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libgcj/6652: new"").getCanonicalFile() throws exception

>Number:         6652
>Category:       libgcj
>Synopsis:       new"").getCanonicalFile() throws exception
>Confidential:   no
>Severity:       serious
>Priority:       medium
>Responsible:    unassigned
>State:          open
>Class:          sw-bug
>Submitter-Id:   net
>Arrival-Date:   Mon May 13 14:26:00 PDT 2002
>Originator:     Anthony Green
>Release:        3.1 20020508 (prerelease)
System: Linux louie 2.4.7-10smp #1 SMP Thu Sep 6 17:09:31 EDT 2001 i686 unknown
Architecture: i686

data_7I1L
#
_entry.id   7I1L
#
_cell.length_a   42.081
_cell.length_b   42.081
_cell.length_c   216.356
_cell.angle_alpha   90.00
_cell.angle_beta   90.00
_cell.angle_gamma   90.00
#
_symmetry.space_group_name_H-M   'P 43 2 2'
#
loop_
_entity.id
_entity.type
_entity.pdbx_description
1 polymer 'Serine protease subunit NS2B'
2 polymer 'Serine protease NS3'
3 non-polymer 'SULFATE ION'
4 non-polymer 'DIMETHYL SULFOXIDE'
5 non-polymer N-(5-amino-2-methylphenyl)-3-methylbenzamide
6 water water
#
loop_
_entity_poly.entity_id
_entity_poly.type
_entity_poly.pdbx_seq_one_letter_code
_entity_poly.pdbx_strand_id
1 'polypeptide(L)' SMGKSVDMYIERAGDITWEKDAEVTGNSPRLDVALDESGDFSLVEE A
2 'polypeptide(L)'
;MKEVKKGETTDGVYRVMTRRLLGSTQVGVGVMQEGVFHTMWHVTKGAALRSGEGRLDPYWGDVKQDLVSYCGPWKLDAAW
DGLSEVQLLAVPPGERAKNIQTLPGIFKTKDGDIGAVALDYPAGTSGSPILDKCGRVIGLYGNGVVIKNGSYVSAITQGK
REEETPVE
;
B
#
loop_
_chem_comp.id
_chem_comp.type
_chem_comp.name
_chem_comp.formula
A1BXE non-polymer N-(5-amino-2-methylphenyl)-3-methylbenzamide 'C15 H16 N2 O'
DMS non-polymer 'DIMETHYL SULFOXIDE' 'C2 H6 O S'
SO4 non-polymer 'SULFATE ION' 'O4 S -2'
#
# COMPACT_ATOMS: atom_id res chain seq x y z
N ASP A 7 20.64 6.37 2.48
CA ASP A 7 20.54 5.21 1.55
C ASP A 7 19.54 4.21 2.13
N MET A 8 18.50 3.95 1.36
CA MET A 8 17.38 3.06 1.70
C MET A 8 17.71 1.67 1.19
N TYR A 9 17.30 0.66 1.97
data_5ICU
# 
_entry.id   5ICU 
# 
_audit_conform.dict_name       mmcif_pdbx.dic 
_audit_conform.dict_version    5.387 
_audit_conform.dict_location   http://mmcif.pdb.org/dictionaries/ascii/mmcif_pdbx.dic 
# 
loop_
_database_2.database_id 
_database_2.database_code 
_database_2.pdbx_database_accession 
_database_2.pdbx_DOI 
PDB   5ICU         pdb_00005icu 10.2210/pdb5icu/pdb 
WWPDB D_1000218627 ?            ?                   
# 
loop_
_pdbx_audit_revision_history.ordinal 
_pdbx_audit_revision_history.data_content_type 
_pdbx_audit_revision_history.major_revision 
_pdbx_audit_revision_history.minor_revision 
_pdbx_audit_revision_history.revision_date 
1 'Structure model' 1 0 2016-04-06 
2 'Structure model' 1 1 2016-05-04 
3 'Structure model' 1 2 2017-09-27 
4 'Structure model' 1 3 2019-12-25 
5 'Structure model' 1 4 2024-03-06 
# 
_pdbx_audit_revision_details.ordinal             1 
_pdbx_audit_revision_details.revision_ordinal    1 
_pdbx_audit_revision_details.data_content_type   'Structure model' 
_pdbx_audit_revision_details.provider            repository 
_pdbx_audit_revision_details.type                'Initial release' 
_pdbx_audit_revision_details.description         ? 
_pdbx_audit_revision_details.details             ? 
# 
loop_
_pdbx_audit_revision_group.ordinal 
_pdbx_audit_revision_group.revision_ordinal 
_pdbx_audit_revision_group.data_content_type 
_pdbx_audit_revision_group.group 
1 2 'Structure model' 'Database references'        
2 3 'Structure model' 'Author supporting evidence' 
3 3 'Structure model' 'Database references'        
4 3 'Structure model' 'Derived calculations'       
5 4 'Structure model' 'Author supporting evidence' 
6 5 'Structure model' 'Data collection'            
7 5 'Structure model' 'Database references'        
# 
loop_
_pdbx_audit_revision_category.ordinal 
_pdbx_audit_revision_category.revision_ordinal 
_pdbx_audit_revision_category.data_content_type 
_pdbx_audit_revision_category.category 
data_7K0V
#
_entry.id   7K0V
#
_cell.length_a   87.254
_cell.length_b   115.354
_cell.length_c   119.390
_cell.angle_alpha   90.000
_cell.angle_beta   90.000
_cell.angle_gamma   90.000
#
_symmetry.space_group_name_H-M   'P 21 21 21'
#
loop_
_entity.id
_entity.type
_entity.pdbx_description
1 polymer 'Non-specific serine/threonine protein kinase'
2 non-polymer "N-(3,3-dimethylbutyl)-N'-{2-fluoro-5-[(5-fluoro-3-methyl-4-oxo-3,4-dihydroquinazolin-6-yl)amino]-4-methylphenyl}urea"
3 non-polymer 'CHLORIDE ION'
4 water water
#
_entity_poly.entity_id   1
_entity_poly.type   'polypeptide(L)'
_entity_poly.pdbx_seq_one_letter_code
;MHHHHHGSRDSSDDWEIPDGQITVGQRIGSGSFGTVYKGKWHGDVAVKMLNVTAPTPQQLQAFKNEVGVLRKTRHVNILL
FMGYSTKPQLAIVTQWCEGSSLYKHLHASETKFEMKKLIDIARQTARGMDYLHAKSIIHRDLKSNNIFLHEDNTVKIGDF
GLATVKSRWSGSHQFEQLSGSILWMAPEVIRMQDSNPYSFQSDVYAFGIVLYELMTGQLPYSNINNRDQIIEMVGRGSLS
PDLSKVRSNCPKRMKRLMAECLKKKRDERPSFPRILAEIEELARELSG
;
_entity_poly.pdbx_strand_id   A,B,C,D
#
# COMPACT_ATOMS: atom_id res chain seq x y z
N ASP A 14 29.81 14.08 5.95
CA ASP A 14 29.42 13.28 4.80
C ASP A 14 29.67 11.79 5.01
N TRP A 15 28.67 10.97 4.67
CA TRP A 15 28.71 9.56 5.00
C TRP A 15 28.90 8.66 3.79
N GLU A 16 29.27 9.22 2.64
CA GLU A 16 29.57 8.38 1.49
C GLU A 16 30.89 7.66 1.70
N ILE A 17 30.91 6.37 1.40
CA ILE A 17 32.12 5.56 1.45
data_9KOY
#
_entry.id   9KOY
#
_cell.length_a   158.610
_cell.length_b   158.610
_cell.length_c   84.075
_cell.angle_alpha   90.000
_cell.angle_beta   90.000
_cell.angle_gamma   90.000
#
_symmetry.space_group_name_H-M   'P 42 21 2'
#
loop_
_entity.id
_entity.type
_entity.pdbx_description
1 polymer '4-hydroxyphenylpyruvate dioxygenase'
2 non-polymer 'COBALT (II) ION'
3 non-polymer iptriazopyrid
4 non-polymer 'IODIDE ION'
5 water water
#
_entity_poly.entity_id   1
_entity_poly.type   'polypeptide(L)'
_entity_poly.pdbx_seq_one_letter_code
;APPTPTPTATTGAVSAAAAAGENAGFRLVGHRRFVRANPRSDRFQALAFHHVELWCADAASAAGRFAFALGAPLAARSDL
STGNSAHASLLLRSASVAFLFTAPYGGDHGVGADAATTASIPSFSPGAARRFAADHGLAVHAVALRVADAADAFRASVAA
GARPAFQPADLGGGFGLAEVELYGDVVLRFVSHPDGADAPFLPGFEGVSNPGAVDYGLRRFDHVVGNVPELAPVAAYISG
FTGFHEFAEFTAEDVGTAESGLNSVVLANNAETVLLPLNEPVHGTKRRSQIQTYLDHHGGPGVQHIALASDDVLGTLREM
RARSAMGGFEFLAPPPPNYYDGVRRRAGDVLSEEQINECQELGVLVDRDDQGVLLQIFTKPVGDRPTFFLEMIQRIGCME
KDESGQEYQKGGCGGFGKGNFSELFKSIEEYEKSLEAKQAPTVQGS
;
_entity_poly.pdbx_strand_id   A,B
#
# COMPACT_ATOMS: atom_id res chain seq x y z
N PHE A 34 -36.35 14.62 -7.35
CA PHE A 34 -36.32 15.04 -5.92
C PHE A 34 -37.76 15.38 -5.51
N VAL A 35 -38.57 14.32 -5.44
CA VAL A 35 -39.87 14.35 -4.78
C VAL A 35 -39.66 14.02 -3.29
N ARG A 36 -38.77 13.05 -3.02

host: i686-pc-linux-gnu
build: i686-pc-linux-gnu
target: i686-pc-linux-gnu
configured with: /louie/green/3.1/gcc/configure --prefix=/louie/green/3.1/i --enable-threads --enable-languages=c,c++,java : (reconfigured)  : (reconfigured)  : (reconfigured)  : (reconfigured)  : (reconfigured)  : (reconfigured) 
	Sun's `new"").getCanonicalFile()' returns a File for the
current directory.  libgcj currently throws an IOException.
Try the following...

public class foo
	public static void main (String args[])
		try {
			System.out.println (new"").getCanonicalFile ());
		} catch (Exception e) {
			System.err.println (e);

This idiom is actually used in some free software.  The work-around on
posixy systems is to change "" to ".".


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